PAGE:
Anti-fragile

I recently came across the book Antifragile by Nassim Taleb, which describes a huge benefit of why we meditate so beautifully:

"Some things benefit from shocks; they thrive and grow when exposed to volatility, randomness, disorder, and stressors and love adventure, risk, and uncertainty. Yet, in spite of the ubiquity of the phenomenon, there is no word for the exact opposite of fragile. Let us call it antifragile. Antifragility is beyond resilience or robustness. The resilient resists shocks and stays the same; the antifragile gets better. This property is behind everything that has changed with time: evolution, culture, ideas, revolutions, political systems, technological innovation, cultural and economic success, corporate survival, good recipes (say, chicken soup or steak tartare with a drop of cognac), the rise of cities, cultures, legal systems, equatorial forests, bacterial resistance … even our own existence as a species on this planet.

The antifragile loves randomness and uncertainty, which also means— crucially—a love of errors, a certain class of errors. Antifragility has a singular property of allowing us to deal with the unknown, to do things without understanding them— and do them well. Let me be more aggressive: we are largely better at doing than we are at thinking, thanks to antifragility. I’d rather be dumb and antifragile than extremely smart and fragile, any time.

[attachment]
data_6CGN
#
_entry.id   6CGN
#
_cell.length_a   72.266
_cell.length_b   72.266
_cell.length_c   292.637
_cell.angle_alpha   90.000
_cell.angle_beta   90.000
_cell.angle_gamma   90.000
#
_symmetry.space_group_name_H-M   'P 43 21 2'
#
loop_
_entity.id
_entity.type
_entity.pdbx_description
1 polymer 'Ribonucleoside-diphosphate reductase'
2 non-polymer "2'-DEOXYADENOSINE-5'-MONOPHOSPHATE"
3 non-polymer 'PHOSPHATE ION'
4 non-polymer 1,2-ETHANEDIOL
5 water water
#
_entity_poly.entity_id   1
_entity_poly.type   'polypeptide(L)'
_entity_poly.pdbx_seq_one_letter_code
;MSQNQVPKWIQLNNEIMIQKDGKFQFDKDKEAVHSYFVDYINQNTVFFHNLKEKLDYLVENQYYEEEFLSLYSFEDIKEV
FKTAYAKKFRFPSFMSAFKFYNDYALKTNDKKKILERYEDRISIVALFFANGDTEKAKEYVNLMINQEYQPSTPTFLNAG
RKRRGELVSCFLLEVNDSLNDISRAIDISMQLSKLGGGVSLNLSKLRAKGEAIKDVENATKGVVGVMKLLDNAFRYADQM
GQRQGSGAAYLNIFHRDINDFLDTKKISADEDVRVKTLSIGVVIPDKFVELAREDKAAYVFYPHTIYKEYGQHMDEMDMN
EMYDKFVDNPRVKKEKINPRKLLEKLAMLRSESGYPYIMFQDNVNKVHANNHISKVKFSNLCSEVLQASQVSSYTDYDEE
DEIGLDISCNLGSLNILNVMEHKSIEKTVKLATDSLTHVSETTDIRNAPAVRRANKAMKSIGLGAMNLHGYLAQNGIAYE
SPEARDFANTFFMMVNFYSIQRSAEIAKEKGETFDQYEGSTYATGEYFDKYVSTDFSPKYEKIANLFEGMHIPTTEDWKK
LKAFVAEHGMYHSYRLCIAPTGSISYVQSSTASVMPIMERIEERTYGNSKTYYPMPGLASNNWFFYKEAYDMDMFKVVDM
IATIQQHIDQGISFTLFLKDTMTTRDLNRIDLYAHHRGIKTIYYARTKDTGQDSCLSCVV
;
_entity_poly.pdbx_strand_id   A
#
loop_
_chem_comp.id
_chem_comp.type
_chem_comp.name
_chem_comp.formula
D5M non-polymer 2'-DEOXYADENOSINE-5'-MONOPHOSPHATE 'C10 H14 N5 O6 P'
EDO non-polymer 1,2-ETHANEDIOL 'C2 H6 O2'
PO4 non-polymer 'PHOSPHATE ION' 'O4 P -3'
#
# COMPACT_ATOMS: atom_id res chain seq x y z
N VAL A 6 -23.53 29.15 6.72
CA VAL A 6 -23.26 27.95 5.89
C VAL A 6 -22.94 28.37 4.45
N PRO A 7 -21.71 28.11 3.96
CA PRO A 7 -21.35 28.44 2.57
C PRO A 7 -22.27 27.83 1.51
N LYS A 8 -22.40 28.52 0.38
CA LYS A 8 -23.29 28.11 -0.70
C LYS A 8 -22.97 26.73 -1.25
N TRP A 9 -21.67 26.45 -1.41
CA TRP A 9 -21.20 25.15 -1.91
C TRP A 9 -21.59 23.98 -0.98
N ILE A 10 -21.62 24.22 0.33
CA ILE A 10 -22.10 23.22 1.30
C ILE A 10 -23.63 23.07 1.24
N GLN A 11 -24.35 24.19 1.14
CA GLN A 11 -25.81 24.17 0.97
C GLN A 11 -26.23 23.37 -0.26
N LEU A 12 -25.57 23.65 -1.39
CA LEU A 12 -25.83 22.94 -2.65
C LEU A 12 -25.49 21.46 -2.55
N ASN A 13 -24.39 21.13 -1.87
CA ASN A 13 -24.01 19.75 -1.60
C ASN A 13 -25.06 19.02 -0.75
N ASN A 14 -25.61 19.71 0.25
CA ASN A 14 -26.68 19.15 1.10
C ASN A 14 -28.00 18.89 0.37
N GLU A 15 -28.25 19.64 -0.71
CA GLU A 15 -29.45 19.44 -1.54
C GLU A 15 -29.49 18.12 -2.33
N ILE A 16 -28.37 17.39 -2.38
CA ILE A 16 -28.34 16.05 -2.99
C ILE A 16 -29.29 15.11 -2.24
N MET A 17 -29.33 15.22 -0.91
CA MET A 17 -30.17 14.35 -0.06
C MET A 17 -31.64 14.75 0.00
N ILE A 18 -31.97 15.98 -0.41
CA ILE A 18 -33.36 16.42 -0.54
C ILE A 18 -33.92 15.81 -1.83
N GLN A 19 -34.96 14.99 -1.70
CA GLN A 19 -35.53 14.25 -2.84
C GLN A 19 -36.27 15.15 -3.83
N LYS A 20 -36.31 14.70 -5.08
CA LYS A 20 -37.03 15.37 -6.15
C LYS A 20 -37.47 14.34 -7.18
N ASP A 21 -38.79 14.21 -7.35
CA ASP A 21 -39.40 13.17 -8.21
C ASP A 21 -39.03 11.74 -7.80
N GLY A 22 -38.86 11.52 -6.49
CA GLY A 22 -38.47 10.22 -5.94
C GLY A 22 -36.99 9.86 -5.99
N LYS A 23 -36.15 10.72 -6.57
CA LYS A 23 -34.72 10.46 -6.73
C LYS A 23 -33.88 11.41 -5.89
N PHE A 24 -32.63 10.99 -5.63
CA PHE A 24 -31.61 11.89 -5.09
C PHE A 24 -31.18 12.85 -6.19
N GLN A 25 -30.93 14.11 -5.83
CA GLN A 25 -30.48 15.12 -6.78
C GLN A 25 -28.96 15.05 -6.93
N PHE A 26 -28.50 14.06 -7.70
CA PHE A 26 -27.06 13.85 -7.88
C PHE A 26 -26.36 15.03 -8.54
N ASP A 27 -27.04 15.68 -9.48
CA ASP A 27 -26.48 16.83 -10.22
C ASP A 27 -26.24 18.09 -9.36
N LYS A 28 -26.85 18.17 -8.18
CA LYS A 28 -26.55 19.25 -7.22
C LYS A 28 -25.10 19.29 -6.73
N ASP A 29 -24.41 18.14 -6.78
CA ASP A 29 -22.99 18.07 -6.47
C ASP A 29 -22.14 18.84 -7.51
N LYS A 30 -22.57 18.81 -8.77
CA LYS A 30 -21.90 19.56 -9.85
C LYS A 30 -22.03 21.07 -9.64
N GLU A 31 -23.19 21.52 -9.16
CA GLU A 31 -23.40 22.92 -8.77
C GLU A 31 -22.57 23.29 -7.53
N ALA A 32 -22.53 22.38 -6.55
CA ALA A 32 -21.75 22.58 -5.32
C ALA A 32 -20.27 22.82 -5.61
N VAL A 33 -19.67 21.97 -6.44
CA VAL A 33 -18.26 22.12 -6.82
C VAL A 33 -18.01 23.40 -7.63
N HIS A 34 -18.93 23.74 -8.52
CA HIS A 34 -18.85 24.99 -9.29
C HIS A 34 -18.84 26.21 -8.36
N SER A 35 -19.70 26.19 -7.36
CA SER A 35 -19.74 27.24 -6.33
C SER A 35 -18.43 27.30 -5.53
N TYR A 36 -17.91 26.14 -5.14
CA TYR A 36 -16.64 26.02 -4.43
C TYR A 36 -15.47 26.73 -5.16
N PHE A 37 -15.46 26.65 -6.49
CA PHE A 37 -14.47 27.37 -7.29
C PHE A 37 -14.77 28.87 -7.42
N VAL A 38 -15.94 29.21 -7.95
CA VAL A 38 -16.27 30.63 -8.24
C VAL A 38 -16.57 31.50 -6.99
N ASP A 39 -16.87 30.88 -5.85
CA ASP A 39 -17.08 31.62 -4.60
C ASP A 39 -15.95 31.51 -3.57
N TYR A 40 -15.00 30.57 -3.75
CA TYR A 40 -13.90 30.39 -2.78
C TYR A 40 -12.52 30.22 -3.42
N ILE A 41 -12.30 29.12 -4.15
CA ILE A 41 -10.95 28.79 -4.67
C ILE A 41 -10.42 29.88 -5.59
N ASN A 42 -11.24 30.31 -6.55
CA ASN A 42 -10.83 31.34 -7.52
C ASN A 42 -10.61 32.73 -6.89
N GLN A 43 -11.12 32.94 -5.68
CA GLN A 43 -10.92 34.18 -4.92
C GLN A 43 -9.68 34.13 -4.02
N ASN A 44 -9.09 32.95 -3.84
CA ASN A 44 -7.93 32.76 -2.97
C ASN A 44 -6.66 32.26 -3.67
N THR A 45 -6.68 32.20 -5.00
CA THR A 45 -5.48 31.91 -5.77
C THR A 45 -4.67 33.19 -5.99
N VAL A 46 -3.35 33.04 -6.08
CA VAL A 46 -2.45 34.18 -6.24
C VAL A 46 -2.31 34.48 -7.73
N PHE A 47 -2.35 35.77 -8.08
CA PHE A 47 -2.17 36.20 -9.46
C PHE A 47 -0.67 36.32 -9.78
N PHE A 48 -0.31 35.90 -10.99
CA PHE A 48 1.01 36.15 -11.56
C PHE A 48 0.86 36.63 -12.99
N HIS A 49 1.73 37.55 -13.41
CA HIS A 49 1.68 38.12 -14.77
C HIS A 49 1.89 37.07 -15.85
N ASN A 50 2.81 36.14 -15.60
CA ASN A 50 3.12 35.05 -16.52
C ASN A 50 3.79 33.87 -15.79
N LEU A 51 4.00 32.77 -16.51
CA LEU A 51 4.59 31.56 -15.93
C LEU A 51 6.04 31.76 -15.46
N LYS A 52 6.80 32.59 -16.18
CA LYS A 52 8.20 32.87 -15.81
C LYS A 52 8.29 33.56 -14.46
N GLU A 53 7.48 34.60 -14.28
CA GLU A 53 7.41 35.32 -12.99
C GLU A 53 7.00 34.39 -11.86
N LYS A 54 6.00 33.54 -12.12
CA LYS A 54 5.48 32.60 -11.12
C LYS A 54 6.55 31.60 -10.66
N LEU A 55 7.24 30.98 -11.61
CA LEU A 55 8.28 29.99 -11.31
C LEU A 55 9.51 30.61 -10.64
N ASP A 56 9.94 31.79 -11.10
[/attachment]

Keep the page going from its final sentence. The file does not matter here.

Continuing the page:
Antifragility makes us understand fragility better.
Just as we cannot improve health without reducing disease, or increase wealth without first decreasing losses, antifragility and fragility are degrees on a spectrum."

There’s a big difference between being fragile, being resilient, and becoming antifragile.

If you’re fragile and life hits you hard, you break.
If you’re resilient and life hits you hard, you withstand more and eventually… you break.
But…
If you’re ANTIFRAGILE, when life hits you hard you actually get stronger.

Meditation is like strength training for becoming antifragile. We gain more adaptability as we practice, which means less predictability. Through medfitation, we're supporting nature in the most fundamental way possible. And nature returns the favor by supporting our efforts, which encompasses more ease, serendipity, and meaning. The process of this creates more fearlessness as we truly understand the role of Nature, which is to evolve at all times, for the good of everything.

Nassim succinctly tells us: “A wind extinguishes a candle but fuels a fire.” Here's to more fires!